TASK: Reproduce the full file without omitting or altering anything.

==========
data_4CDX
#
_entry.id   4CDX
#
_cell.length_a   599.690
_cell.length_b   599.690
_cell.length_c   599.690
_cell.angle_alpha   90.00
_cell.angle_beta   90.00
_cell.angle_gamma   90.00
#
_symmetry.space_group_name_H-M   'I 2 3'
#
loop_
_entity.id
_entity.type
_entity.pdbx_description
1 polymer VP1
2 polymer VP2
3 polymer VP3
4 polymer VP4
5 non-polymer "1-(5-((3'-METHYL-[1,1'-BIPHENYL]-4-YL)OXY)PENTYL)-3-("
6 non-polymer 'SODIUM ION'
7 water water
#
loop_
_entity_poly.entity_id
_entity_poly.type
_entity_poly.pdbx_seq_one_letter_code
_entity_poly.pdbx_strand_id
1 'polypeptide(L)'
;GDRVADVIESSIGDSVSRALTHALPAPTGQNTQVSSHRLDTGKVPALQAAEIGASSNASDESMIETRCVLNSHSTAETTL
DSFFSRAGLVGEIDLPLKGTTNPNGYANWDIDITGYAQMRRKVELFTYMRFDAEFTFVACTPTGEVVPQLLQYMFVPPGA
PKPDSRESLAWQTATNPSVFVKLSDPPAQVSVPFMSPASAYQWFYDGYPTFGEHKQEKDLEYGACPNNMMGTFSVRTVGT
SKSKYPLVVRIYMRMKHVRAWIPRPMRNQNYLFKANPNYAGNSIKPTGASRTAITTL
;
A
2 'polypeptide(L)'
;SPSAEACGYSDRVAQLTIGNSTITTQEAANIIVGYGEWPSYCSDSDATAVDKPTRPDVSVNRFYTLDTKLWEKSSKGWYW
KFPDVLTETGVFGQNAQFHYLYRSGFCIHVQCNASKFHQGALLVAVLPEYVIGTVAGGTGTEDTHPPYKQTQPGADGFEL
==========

data_4CDX
#
_entry.id   4CDX
#
_cell.length_a   599.690
_cell.length_b   599.690
_cell.length_c   599.690
_cell.angle_alpha   90.00
_cell.angle_beta   90.00
_cell.angle_gamma   90.00
#
_symmetry.space_group_name_H-M   'I 2 3'
#
loop_
_entity.id
_entity.type
_entity.pdbx_description
1 polymer VP1
2 polymer VP2
3 polymer VP3
4 polymer VP4
5 non-polymer "1-(5-((3'-METHYL-[1,1'-BIPHENYL]-4-YL)OXY)PENTYL)-3-("
6 non-polymer 'SODIUM ION'
7 water water
#
loop_
_entity_poly.entity_id
_entity_poly.type
_entity_poly.pdbx_seq_one_letter_code
_entity_poly.pdbx_strand_id
1 'polypeptide(L)'
;GDRVADVIESSIGDSVSRALTHALPAPTGQNTQVSSHRLDTGKVPALQAAEIGASSNASDESMIETRCVLNSHSTAETTL
DSFFSRAGLVGEIDLPLKGTTNPNGYANWDIDITGYAQMRRKVELFTYMRFDAEFTFVACTPTGEVVPQLLQYMFVPPGA
PKPDSRESLAWQTATNPSVFVKLSDPPAQVSVPFMSPASAYQWFYDGYPTFGEHKQEKDLEYGACPNNMMGTFSVRTVGT
SKSKYPLVVRIYMRMKHVRAWIPRPMRNQNYLFKANPNYAGNSIKPTGASRTAITTL
;
A
2 'polypeptide(L)'
;SPSAEACGYSDRVAQLTIGNSTITTQEAANIIVGYGEWPSYCSDSDATAVDKPTRPDVSVNRFYTLDTKLWEKSSKGWYW
KFPDVLTETGVFGQNAQFHYLYRSGFCIHVQCNASKFHQGALLVAVLPEYVIGTVAGGTGTEDTHPPYKQTQPGADGFEL